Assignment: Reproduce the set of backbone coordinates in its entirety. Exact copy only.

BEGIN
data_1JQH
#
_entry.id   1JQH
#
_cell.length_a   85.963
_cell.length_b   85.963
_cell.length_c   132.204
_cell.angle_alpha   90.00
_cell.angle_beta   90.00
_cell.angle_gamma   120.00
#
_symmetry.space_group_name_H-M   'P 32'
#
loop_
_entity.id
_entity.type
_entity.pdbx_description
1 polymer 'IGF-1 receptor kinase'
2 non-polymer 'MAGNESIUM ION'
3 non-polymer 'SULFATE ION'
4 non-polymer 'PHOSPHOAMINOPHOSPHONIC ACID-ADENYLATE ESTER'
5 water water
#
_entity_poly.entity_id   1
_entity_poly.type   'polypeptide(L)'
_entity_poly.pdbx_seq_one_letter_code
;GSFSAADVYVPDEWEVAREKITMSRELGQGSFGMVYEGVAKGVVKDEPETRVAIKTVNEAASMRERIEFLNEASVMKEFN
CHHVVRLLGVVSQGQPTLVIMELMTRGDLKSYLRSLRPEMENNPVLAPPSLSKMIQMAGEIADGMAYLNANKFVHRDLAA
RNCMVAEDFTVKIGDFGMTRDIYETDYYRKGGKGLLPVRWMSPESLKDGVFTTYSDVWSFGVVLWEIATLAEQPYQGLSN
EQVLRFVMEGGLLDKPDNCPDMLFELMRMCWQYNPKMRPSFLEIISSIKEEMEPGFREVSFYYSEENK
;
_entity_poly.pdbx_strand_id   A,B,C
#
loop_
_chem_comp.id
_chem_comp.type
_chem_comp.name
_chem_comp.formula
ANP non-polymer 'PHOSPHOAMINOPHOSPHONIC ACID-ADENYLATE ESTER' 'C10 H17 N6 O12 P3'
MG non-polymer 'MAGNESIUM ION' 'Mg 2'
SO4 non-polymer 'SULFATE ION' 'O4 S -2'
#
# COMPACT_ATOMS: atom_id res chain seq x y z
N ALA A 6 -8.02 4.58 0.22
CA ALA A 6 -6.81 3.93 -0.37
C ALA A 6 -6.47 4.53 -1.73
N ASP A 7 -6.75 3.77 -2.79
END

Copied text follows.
data_1JQH
#
_entry.id   1JQH
#
_cell.length_a   85.963
_cell.length_b   85.963
_cell.length_c   132.204
_cell.angle_alpha   90.00
_cell.angle_beta   90.00
_cell.angle_gamma   120.00
#
_symmetry.space_group_name_H-M   'P 32'
#
loop_
_entity.id
_entity.type
_entity.pdbx_description
1 polymer 'IGF-1 receptor kinase'
2 non-polymer 'MAGNESIUM ION'
3 non-polymer 'SULFATE ION'
4 non-polymer 'PHOSPHOAMINOPHOSPHONIC ACID-ADENYLATE ESTER'
5 water water
#
_entity_poly.entity_id   1
_entity_poly.type   'polypeptide(L)'
_entity_poly.pdbx_seq_one_letter_code
;GSFSAADVYVPDEWEVAREKITMSRELGQGSFGMVYEGVAKGVVKDEPETRVAIKTVNEAASMRERIEFLNEASVMKEFN
CHHVVRLLGVVSQGQPTLVIMELMTRGDLKSYLRSLRPEMENNPVLAPPSLSKMIQMAGEIADGMAYLNANKFVHRDLAA
RNCMVAEDFTVKIGDFGMTRDIYETDYYRKGGKGLLPVRWMSPESLKDGVFTTYSDVWSFGVVLWEIATLAEQPYQGLSN
EQVLRFVMEGGLLDKPDNCPDMLFELMRMCWQYNPKMRPSFLEIISSIKEEMEPGFREVSFYYSEENK
;
_entity_poly.pdbx_strand_id   A,B,C
#
loop_
_chem_comp.id
_chem_comp.type
_chem_comp.name
_chem_comp.formula
ANP non-polymer 'PHOSPHOAMINOPHOSPHONIC ACID-ADENYLATE ESTER' 'C10 H17 N6 O12 P3'
MG non-polymer 'MAGNESIUM ION' 'Mg 2'
SO4 non-polymer 'SULFATE ION' 'O4 S -2'
#
# COMPACT_ATOMS: atom_id res chain seq x y z
N ALA A 6 -8.02 4.58 0.22
CA ALA A 6 -6.81 3.93 -0.37
C ALA A 6 -6.47 4.53 -1.73
N ASP A 7 -6.75 3.77 -2.79